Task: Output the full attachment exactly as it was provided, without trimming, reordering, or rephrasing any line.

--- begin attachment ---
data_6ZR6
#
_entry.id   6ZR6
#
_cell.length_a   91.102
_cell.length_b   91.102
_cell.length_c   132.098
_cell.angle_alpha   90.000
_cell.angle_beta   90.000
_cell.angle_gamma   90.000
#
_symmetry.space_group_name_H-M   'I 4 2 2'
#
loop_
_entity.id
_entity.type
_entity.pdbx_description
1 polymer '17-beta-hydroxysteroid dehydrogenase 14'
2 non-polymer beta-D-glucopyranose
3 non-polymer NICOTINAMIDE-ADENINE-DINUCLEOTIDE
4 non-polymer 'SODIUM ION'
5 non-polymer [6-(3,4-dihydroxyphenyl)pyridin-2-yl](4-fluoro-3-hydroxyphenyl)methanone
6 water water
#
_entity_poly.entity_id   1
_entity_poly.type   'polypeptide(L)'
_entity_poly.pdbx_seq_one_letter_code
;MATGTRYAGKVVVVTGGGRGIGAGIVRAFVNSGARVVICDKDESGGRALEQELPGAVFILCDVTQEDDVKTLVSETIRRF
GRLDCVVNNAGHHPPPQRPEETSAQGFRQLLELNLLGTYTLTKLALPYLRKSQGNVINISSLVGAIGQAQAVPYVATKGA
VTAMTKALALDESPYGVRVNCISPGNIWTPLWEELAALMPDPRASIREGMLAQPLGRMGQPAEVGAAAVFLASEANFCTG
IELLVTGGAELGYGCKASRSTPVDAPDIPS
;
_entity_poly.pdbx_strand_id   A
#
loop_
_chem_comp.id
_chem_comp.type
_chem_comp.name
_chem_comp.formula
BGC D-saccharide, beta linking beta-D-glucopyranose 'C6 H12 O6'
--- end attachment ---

data_6ZR6
#
_entry.id   6ZR6
#
_cell.length_a   91.102
_cell.length_b   91.102
_cell.length_c   132.098
_cell.angle_alpha   90.000
_cell.angle_beta   90.000
_cell.angle_gamma   90.000
#
_symmetry.space_group_name_H-M   'I 4 2 2'
#
loop_
_entity.id
_entity.type
_entity.pdbx_description
1 polymer '17-beta-hydroxysteroid dehydrogenase 14'
2 non-polymer beta-D-glucopyranose
3 non-polymer NICOTINAMIDE-ADENINE-DINUCLEOTIDE
4 non-polymer 'SODIUM ION'
5 non-polymer [6-(3,4-dihydroxyphenyl)pyridin-2-yl](4-fluoro-3-hydroxyphenyl)methanone
6 water water
#
_entity_poly.entity_id   1
_entity_poly.type   'polypeptide(L)'
_entity_poly.pdbx_seq_one_letter_code
;MATGTRYAGKVVVVTGGGRGIGAGIVRAFVNSGARVVICDKDESGGRALEQELPGAVFILCDVTQEDDVKTLVSETIRRF
GRLDCVVNNAGHHPPPQRPEETSAQGFRQLLELNLLGTYTLTKLALPYLRKSQGNVINISSLVGAIGQAQAVPYVATKGA
VTAMTKALALDESPYGVRVNCISPGNIWTPLWEELAALMPDPRASIREGMLAQPLGRMGQPAEVGAAAVFLASEANFCTG
IELLVTGGAELGYGCKASRSTPVDAPDIPS
;
_entity_poly.pdbx_strand_id   A
#
loop_
_chem_comp.id
_chem_comp.type
_chem_comp.name
_chem_comp.formula
BGC D-saccharide, beta linking beta-D-glucopyranose 'C6 H12 O6'